Today my friend Steve McGann published a blog post, Core Beliefs, in which he highlighted the potential problems of how, in generating a compelling narrative for science documentaries, scientific information can be presented as fact when, in reality, there is much more debate around its credibility.
“A confident, coherent narrative in communication can be far more compelling than an equivocal exposition of different opinions. As a species, we are seduced by stories of progress and heroic certainty. Yet there is a crucial tension between the power of science narrated as certainty, and the truth of science exposed as messy, disputed and debated.”
Whilst this is not unique to science (as one commenter noted), this is a very important post and something that all should be aware for reasons such as Steve summed up.
…how will the public trust crucial scientific consensus on global issues if disputed science, wilfully communicated to publics as core knowledge by scientists, is later shown to be built on shaky ground?
I think this is a great post, and there are many nuances to the argument. However, there is one point that I would like to raise as someone who has spent a large part of her working life working in factual television production.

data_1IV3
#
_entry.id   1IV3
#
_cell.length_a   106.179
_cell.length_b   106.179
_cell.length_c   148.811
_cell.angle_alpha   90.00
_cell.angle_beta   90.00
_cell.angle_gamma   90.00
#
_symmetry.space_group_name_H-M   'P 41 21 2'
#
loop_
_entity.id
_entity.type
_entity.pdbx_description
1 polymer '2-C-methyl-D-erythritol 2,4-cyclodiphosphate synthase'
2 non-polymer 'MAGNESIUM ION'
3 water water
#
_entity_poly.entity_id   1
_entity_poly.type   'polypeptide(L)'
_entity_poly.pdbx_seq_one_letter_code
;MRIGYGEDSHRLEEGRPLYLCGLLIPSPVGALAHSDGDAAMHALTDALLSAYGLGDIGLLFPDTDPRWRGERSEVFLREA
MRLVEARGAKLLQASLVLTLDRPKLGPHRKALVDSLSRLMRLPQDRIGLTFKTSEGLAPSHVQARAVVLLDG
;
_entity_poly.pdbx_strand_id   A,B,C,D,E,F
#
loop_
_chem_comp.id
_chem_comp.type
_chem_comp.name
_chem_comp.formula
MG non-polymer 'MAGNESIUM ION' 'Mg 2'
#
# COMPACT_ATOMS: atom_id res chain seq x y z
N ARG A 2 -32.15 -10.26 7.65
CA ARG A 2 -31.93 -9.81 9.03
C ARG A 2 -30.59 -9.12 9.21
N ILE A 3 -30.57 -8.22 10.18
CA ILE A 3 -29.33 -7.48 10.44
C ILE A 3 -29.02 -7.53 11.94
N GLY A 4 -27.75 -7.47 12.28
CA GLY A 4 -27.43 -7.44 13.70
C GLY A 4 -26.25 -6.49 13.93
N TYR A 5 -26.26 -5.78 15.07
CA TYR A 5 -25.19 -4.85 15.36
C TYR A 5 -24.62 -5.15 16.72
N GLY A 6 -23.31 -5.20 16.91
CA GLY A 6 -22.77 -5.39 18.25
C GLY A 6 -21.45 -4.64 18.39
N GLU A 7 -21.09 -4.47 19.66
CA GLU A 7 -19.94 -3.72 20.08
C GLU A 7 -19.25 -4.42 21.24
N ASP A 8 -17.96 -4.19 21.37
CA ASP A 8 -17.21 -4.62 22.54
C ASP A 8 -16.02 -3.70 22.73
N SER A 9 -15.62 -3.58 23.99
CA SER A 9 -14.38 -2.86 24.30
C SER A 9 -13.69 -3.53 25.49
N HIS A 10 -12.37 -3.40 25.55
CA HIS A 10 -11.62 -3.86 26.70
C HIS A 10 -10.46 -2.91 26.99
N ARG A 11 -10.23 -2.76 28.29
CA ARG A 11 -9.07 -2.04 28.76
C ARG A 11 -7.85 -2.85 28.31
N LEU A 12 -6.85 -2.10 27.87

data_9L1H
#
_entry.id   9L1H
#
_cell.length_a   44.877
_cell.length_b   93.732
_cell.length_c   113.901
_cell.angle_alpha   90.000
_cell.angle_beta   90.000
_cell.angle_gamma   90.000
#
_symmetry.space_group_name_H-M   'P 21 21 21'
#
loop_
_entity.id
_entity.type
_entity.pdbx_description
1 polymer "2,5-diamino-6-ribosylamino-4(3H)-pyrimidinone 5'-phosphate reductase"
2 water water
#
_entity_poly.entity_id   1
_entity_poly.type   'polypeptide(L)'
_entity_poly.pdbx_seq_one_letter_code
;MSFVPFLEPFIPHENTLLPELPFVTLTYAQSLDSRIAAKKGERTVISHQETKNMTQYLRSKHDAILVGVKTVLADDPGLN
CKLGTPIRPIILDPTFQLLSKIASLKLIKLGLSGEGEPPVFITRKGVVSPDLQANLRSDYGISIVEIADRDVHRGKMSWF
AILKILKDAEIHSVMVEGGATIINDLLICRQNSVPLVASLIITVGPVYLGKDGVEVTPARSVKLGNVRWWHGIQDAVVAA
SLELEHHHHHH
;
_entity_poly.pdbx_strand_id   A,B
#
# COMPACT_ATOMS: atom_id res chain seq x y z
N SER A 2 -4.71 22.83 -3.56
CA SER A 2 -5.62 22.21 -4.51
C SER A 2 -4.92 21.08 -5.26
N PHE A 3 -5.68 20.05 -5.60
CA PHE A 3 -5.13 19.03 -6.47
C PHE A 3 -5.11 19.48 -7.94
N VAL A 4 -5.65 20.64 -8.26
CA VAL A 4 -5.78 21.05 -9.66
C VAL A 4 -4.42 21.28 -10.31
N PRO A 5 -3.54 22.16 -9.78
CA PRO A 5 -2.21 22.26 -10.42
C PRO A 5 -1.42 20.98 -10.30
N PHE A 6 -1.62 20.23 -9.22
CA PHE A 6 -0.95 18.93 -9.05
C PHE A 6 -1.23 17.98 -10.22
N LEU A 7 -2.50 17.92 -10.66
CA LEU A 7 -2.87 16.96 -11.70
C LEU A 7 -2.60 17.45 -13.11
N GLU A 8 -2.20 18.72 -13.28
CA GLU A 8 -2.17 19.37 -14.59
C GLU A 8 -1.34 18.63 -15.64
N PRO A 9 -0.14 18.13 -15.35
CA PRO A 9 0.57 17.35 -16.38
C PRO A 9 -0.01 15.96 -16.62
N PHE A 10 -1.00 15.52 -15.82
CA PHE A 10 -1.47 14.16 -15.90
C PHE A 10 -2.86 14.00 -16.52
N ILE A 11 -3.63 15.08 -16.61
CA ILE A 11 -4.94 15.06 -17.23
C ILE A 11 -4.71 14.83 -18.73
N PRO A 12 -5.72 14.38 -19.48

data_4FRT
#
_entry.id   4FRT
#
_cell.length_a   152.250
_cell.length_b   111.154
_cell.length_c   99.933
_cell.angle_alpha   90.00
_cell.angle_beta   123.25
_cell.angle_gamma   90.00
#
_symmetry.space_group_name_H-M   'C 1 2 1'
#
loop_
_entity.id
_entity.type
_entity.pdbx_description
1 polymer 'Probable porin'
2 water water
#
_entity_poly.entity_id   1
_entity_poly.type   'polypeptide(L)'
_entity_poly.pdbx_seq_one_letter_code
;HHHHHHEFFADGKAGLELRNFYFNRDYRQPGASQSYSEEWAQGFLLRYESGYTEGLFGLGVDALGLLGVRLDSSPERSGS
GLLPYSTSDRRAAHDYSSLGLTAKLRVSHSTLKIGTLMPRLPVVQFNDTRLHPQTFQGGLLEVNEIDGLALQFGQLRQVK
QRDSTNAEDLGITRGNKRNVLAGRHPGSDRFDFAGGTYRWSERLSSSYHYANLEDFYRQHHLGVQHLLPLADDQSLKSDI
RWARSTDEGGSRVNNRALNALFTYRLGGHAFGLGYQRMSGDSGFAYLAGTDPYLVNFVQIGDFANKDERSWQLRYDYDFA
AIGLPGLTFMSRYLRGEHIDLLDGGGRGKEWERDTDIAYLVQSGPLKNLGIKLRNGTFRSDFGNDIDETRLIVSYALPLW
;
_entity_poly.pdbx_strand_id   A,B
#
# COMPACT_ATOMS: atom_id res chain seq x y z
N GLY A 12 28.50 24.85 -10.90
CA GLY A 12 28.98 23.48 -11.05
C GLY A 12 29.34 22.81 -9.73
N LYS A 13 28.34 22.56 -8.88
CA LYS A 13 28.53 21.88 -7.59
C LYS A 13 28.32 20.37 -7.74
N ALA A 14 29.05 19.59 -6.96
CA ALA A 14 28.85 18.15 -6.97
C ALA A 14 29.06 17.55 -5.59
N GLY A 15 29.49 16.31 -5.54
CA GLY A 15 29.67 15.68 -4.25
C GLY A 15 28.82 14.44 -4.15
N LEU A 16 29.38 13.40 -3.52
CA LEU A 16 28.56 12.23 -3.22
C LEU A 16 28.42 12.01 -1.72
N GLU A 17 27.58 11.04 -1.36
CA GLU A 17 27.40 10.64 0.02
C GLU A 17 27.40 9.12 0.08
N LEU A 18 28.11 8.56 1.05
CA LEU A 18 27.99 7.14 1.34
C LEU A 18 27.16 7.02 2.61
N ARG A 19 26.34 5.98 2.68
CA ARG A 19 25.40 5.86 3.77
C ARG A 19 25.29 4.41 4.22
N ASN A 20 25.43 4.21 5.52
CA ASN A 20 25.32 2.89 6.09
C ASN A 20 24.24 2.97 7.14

I think that there can be a difficult tension between TV producers/directors (PDs) and those who work at the higher levels, and ultimately make content decisions. I have been fortunate enough to work on some wonderful programmes for a variety of production companies, producing content for a range of channels. Through my experience I know that there are many incredibly skilled PDs out there capable of balancing the difference between debated subjects and more substantial scientific ‘facts’ with a compelling narrative. However, this content can be compromised by those higher up, who force/demand content changes.
In a way, it comes back to Alice Bell’s articles and posts on scientific literacy. If there were better understanding of the scientific process, and how scientific knowledge is generated, throughout the general population then those who people would appreciate why the changes they ask for compromise the science they are presenting and, more generally, Science.
A small disclaimer here, I am not pointing to any person(s) or company here. I have been fortunate enough to not have found myself in this situation… but I am aware of what can and does happen in the industry. As I said before, this is a very important discussion to have and those who work in the factual production should be keenly aware of this and other discussions about the effect that generating narratives can have on scientific information.